Next to add some decoration, I wanted to put a curve in my sides using a jigsaw. I measured a mark on one side at 2 inches and 4 inches on the other corner.
Here is my path that the jigsaw will follow.
Using your miter saw, cut the curve on the sides of your shelves. (This was my first time ever using a jigsaw. I saw it in the box and decided to give it a try. At one point I was having a hard time getting it to cut and I STUPIDLY, stuck my hand under the board! Luckily with my cat-like reflexes I escaped cutting the tip of my finger off and just cut the side pretty deep. It’s a lesson why not to do woodworking when you are tired from being 35 weeks pregnant. Turns out it wasn’t cutting well because I had hit a knot in the wood.)
Now you will assemble the shelves. Make marks on the side pieces 1 inch from the edges.
Using a countersinking bit, drill your holes.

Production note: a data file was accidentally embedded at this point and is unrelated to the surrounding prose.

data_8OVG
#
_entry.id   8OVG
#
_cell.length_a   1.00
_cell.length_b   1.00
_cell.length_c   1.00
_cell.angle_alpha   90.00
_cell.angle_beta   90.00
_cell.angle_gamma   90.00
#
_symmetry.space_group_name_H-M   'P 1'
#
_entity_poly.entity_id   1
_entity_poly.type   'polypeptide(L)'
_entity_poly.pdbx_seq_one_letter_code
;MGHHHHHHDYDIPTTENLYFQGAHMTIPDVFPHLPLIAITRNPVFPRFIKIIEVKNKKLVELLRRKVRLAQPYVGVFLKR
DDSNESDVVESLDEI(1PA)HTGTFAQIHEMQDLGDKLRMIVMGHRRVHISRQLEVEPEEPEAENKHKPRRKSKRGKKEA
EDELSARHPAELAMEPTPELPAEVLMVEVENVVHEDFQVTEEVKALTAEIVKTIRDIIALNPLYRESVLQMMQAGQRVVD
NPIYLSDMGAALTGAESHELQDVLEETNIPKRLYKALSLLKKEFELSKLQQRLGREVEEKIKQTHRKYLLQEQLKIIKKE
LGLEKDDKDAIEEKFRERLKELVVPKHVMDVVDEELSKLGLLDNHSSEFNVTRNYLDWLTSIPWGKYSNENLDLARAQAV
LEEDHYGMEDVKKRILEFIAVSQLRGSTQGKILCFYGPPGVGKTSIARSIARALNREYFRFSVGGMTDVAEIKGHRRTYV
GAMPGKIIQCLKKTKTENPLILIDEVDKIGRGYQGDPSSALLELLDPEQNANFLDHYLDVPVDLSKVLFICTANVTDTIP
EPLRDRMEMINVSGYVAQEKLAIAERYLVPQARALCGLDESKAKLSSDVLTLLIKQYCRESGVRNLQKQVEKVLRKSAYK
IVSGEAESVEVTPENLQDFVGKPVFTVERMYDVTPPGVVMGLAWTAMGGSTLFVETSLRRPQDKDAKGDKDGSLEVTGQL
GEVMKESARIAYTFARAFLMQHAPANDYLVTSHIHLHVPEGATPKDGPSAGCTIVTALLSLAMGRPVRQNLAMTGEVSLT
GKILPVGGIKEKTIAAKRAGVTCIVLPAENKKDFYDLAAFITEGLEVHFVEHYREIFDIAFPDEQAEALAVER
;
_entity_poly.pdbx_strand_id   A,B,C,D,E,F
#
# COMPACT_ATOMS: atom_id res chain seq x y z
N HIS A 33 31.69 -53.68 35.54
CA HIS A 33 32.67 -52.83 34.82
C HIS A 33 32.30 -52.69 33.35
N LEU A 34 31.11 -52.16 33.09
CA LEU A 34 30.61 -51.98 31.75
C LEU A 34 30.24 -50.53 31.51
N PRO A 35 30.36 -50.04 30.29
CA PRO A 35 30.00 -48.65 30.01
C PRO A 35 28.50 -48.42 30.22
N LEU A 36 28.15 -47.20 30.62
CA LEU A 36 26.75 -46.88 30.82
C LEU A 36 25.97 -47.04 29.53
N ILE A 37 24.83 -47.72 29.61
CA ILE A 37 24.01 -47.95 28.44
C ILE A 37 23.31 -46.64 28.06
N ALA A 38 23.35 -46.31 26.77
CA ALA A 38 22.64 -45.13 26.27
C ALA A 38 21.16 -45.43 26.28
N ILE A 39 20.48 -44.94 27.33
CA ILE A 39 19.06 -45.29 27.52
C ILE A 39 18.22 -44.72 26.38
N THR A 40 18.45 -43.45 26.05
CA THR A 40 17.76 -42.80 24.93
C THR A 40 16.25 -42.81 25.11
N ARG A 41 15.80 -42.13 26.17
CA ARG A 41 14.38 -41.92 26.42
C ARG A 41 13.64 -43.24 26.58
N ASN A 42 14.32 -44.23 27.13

Attach your sides to your bottom shelf with screws.
Here are two of my almost built shelves:
Now you want to work on your front of the shelves. Measure the width of your shelf and choose what substrate you would like to be on the front.
I had some old 1″ trim so I decided to use it up on this project. I cut three pieces of the trim to the proper width for each shelf.
Using a nail gun, I attached the trim to the front of my shelves.
I turned out cute, but the trim is so thin that the nail gun cracked a few of the ends. Hindsight, I should have used finishing nails and a hammer.
No biggy– I just covered up the cracks with wood fill and filled the nail holes.
When your shelves are built, sand down all your pieces.
Attach the shelves to your furniture. In my case it was the Trofast shelf. Attach them from the inside of the furniture out so you can’t see the screw heads. Make sure they are level!
And here is the final product with the shelves….now just to paint and continue on the previous post of Garage Sale Redo: The Ikea Trofast Shelf